Simulating Inheritance of Assignment Operator

As opposed to base class’ constructor and destructor, which are automatically invoked from the derived class’ constructor and destructor respectively, a user-defined assignment operator defined in a base class is overridden – rather than being extended – when re-defined in a derived class. In order to extend the assignment operator in a derived class, one has first to invoke the base’s assignment operator explicitly, and then add the assignment operations required for the derived class.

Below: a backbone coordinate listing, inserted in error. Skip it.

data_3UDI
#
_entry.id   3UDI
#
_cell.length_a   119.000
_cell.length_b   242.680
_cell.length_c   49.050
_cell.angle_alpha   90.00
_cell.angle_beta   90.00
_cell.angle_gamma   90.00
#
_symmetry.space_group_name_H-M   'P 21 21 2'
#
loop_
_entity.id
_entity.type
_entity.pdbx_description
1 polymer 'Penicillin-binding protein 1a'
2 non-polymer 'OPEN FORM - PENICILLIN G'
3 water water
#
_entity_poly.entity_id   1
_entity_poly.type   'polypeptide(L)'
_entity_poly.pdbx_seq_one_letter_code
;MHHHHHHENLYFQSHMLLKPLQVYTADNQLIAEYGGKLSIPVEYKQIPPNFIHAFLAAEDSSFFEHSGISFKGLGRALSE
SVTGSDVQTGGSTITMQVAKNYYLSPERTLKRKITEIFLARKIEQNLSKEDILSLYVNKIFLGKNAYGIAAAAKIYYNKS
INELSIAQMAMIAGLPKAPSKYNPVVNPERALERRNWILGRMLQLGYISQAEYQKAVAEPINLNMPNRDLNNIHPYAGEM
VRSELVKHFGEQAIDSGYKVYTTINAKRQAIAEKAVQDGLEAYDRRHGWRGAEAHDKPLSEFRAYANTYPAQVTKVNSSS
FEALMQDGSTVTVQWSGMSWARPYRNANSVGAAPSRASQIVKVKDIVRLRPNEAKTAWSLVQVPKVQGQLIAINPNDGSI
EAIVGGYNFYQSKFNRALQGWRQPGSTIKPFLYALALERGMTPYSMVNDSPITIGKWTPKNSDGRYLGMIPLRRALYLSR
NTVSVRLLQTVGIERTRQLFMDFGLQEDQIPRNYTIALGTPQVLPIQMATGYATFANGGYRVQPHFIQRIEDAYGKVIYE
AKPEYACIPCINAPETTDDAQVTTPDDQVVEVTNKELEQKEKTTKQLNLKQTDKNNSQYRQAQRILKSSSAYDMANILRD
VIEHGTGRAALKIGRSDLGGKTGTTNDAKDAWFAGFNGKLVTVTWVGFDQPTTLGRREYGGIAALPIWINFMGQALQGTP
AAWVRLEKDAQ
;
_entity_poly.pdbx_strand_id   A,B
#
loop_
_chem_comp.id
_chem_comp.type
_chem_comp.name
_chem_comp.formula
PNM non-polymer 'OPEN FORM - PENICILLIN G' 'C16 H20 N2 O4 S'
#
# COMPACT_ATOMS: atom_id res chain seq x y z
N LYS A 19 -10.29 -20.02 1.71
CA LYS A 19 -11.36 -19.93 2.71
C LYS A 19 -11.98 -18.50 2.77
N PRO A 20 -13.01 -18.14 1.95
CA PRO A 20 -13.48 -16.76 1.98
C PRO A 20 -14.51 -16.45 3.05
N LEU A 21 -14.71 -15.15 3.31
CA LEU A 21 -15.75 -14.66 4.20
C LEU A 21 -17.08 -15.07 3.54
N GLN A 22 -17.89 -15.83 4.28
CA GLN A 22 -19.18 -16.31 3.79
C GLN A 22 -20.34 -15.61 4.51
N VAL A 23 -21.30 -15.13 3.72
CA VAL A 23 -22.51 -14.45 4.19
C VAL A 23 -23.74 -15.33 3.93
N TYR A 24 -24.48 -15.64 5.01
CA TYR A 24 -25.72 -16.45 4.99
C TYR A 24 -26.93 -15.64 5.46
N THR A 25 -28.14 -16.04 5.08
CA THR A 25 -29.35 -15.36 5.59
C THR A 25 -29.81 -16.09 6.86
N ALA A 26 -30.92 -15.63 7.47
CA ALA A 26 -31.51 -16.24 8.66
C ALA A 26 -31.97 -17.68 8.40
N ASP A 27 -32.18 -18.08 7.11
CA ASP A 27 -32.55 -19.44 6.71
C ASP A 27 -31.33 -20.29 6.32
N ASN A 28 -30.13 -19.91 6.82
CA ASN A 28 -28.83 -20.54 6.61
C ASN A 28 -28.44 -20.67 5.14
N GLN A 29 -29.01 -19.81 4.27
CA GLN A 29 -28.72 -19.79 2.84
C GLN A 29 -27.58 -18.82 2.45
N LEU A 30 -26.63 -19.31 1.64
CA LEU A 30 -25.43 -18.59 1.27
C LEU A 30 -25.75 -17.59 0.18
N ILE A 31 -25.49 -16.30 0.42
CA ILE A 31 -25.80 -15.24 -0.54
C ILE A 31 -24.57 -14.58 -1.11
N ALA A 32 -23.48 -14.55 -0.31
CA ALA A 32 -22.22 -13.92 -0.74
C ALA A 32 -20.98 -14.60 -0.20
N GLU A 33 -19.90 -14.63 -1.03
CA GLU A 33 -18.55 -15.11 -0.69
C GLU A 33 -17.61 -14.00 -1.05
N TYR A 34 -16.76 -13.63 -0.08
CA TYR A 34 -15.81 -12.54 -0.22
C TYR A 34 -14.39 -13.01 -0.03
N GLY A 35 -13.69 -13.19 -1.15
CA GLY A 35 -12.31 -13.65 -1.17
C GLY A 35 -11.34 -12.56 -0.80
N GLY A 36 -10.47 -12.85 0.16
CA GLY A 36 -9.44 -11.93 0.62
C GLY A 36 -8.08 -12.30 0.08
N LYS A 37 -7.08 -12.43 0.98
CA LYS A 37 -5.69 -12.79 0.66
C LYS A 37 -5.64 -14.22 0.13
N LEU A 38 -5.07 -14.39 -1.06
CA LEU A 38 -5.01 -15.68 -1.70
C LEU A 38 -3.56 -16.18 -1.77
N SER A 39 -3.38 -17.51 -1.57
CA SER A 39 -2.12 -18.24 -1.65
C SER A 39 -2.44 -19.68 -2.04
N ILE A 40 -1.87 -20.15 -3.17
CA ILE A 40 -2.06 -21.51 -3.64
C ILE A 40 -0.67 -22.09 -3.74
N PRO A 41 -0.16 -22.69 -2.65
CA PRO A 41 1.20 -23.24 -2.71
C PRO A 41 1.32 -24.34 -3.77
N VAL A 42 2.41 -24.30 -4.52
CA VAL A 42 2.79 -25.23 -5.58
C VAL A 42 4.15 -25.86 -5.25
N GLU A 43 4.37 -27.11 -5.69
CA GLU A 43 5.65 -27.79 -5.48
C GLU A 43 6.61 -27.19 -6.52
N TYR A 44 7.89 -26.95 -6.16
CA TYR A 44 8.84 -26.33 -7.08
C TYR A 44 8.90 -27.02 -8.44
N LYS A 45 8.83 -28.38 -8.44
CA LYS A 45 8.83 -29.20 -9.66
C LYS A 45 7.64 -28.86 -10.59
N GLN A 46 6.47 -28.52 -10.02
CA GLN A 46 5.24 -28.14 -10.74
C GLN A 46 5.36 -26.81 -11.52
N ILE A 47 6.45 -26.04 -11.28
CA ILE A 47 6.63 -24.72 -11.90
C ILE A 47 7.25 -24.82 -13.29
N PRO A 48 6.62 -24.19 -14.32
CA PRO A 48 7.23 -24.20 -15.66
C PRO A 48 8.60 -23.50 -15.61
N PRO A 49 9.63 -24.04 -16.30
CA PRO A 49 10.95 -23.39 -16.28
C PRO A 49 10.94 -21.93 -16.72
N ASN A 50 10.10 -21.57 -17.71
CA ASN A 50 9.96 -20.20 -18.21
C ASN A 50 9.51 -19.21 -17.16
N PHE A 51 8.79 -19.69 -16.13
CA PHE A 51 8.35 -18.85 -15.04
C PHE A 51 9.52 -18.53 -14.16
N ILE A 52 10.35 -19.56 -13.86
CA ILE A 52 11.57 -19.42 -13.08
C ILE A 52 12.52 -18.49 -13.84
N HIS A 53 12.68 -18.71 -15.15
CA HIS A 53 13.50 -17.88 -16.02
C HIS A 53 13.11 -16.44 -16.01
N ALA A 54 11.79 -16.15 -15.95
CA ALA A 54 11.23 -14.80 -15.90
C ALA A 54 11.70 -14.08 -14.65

class C {char *p; public: 	enum {size = 10}; //size serves as a constant	const char * Getp() const {return p;}	C() : p ( new char [size] ) {}C& operator = (const C& other) {if (this != &other) 		strcpy(p, other.Getp() ); 		return *this;} //...destructor and copy constructor};class D : public C {	char *q;public: 	const char * Getq() const {return q;}	D(): q  ( new char [size] ) {}D& operator = (const D& other) { 		if (this != &other)  		C::operator=(other);  //first invoke base's assignment operator explicitly		strcpy(q, (other.Getq()));  //add extensions here		return *this;} //...destructor and copy constructor};
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